Think of it as fire insurance on your house. There might be a hundred ways for the house to burn down, but the insurance policy pays off for every single one of them. Again, nothing you want, but you’re glad to have the protection in case it happens.
In August 2012, you told Port Phillip Publishing readers in Sydney that the US was the Saudi Arabia of gold reserves and China was a gold pigmy.
China has since been stockpiling massive amounts of gold. We don’t know exactly how much, but we know they’re now one of the major players in the Gold Club. What’s changed since 2012? Why has China been doing this?
A lot has changed since 2012. By the way, that was a memorable visit to Australia. I’ve been coming to Australia for over 35 years. All over…from Sydney to Melbourne, Adelaide, up in Brisbane, up in Haman Island, off the coast of the Great Barrier Reef near the Coral Sea. I actually had a very interesting visit to Alice Springs and drove from Alice Springs to Uluru. We drove a round trip 700 miles in the outback. Australia is one of my favourite countries. I love visiting there. That was a very memorable visit.
I was correct that the Chinese gold position was small relative to its GDP. It didn’t mean they didn’t have any gold. It just meant if you look at the ratio of gold to GDP, how big [China’s] economy is, and how much gold you have to support it…they had a very low ratio.
That has changed a lot.
China has been acquiring thousands of tons of gold. Just to put that in perspective, there are only 35,000 tons, approximately, of official gold in the world. When I say official gold, I mean gold owned by countries, owned by central banks, owned by several wealth funds. I’m not talking about private gold and jewellery and what investors have, but just what the governments have. It’s about 35,000 tons. China has acquired, by my estimate, something like 5,000 tons in the last six years. That had started…that accumulation had started by 2012. It has accelerated greatly since then.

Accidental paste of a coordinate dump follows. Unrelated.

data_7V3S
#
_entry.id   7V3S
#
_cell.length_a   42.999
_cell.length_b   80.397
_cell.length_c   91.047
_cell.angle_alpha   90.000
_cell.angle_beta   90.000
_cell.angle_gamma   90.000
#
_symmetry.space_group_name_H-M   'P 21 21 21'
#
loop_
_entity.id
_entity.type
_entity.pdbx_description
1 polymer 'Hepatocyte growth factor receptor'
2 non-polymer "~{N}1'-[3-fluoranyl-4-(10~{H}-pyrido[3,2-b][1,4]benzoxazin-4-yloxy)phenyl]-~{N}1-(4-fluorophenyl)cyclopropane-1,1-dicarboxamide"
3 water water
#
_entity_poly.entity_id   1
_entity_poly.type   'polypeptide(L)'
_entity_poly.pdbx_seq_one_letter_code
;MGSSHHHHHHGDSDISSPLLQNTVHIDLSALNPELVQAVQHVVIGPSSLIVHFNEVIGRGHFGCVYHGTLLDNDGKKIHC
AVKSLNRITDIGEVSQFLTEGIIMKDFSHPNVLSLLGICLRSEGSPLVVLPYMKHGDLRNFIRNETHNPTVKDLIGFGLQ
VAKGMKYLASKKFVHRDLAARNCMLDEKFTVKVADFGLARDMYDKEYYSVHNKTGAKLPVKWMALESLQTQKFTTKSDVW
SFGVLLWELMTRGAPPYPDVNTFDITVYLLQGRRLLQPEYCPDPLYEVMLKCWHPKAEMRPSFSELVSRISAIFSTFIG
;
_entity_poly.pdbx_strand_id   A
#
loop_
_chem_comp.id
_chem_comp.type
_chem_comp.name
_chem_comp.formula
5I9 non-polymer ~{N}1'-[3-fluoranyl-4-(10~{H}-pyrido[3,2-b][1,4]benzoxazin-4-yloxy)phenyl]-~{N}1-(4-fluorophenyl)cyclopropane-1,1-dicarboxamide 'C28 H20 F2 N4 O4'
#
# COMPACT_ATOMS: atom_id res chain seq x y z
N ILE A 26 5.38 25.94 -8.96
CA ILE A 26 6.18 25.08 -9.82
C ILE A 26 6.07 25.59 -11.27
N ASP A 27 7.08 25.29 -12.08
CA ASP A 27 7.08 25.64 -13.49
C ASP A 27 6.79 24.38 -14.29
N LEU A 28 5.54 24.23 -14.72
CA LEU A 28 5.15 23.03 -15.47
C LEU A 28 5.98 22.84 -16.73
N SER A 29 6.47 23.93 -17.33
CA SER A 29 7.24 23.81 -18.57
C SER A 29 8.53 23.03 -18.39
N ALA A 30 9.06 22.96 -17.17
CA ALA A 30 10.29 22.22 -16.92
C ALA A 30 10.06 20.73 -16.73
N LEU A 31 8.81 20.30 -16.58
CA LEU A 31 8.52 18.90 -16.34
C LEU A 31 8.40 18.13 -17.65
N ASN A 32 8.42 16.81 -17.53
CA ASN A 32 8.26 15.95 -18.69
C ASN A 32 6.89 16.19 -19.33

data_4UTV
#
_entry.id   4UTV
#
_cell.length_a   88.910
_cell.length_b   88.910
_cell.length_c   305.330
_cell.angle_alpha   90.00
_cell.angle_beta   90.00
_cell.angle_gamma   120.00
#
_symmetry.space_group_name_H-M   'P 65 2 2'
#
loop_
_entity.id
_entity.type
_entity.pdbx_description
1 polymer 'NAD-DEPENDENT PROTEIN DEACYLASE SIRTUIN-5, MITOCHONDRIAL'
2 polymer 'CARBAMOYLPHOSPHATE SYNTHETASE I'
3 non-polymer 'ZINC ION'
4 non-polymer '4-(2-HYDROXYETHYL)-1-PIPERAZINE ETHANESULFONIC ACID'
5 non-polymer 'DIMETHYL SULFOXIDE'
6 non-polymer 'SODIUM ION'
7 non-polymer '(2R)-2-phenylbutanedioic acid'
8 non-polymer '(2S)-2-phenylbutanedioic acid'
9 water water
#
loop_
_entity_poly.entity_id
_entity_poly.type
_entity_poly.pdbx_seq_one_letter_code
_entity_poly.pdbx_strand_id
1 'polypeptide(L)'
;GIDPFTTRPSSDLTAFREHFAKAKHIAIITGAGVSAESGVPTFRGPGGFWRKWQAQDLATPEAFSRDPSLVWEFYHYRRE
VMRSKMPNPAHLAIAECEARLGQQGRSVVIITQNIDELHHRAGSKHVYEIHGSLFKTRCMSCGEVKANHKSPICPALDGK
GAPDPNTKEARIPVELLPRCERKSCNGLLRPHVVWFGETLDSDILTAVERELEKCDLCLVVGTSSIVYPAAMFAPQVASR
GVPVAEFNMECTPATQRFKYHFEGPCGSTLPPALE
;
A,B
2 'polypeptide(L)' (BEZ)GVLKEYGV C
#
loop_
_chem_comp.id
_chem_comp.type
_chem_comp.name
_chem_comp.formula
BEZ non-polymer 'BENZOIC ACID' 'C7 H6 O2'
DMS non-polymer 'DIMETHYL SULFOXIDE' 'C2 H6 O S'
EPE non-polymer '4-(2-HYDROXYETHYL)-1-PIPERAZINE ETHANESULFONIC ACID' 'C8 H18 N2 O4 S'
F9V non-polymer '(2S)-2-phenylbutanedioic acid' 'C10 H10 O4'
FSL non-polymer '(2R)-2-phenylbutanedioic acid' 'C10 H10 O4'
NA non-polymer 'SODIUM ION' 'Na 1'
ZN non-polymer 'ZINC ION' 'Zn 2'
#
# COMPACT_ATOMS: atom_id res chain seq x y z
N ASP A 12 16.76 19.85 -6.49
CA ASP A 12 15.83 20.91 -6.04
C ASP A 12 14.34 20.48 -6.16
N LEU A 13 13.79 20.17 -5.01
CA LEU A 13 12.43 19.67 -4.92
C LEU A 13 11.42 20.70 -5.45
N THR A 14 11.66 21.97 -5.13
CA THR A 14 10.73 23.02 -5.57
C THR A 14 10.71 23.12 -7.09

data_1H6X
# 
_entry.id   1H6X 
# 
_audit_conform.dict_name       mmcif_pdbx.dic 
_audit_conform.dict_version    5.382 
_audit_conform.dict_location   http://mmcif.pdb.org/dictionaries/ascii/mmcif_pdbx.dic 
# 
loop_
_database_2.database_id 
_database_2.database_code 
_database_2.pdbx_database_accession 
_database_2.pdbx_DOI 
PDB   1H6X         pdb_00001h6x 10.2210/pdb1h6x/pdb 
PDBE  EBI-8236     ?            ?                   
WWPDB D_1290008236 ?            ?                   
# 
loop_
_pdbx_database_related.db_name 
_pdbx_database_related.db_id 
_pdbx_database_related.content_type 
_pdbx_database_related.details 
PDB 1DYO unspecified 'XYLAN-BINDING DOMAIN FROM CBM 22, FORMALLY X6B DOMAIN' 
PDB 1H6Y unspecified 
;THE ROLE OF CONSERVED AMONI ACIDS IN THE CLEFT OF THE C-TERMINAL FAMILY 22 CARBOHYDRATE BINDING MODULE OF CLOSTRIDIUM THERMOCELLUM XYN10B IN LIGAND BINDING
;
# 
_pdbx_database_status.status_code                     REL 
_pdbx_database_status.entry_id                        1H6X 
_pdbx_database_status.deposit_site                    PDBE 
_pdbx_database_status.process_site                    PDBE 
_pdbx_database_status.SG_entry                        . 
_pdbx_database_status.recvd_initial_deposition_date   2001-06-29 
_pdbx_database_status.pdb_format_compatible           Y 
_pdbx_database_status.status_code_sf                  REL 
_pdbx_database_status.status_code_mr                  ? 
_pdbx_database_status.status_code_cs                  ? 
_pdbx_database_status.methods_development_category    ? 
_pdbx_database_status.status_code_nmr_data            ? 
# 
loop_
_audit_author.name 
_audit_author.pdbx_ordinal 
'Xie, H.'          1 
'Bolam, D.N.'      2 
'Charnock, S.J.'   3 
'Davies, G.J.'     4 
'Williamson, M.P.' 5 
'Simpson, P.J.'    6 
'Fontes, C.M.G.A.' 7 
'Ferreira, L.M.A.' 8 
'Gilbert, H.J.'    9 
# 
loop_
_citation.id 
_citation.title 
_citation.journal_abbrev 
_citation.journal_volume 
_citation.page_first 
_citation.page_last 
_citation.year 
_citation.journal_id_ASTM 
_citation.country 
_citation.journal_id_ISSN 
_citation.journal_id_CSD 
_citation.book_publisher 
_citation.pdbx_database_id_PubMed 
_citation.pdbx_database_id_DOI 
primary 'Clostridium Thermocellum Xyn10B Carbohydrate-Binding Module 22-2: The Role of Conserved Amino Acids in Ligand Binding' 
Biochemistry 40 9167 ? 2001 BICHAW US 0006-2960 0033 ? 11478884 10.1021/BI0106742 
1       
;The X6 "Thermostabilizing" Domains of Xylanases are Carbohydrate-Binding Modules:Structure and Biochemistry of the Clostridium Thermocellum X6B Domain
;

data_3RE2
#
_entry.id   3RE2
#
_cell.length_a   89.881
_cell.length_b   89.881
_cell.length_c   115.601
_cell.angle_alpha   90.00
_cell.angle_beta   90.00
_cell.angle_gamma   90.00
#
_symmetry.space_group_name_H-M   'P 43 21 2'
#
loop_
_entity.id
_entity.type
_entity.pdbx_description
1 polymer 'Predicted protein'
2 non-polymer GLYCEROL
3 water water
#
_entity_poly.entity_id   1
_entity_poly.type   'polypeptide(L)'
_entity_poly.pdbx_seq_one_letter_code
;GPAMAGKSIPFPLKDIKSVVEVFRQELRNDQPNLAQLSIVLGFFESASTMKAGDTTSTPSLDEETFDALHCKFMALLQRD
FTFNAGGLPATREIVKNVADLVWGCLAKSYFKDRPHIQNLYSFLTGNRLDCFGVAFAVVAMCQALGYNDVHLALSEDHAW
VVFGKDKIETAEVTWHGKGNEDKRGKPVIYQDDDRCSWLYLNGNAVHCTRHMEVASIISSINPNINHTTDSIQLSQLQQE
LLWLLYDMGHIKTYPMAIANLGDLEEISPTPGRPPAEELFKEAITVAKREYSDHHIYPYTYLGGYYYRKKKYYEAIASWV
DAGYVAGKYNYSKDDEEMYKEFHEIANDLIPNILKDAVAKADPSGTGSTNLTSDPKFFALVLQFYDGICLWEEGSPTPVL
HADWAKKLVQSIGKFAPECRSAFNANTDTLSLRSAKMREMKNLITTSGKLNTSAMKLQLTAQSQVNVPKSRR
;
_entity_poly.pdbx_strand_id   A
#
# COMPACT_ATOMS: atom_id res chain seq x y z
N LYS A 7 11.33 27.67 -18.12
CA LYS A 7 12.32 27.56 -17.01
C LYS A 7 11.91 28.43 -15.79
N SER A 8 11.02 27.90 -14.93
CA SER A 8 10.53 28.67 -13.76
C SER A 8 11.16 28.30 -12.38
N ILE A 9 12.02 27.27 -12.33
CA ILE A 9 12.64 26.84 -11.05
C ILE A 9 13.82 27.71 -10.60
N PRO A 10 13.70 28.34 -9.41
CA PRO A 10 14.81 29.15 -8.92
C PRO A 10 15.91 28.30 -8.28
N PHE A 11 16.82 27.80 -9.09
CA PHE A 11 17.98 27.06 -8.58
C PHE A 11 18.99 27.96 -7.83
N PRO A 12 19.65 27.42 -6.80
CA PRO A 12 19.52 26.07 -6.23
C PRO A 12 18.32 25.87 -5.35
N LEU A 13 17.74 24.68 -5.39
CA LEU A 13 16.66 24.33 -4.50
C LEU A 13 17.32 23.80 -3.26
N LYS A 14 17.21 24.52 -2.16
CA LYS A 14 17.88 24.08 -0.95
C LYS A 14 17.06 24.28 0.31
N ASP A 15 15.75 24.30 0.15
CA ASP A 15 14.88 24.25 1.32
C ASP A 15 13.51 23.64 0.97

Bear in mind, China is completely non-transparent about this. They do not accurately report their gold holdings. They do report them, but they hide a lot of the gold. The People’s Republic of China currently admits to having about 1,600 tons; a little bit more than that. But China actually has closer to 5,000 tons.
Where is the rest of the gold? They have another agency called the State Administration on Foreign Exchange (S.A.F.E.), or SAFE. The gold’s in the SAFE. That’s non-transparent. It’s off the books. They’ve got the gold. How do we know they have the gold? We do have some data. We know that their mining output is about 450 tons a year. If you take 450 tons a year by six years, there’s over 2,500 tons right there. We know that imports [come into China] from Hong Kong. Hong Kong actually does have accurate reporting unlike the People’s Republic of China. We know from Hong Kong imports that they’re taking in just under a thousand tons a year again for [the past] six to seven years. You start to add all these up and you get to a number that is approaching 9,000–10,000 tons.
What we don’t know exactly is how much of that gold went to private consumption in China; in other words, individual Chinese buying it, and how much went to the government. We’re not sure of that, but my estimate is 50:50. That’s the best estimate you can make in the absence of better information. Putting all that together, I would say that, today, China does have around 5,000 tons. Relative to its economy, they’re not a pigmy anymore. They’re on a par with the US.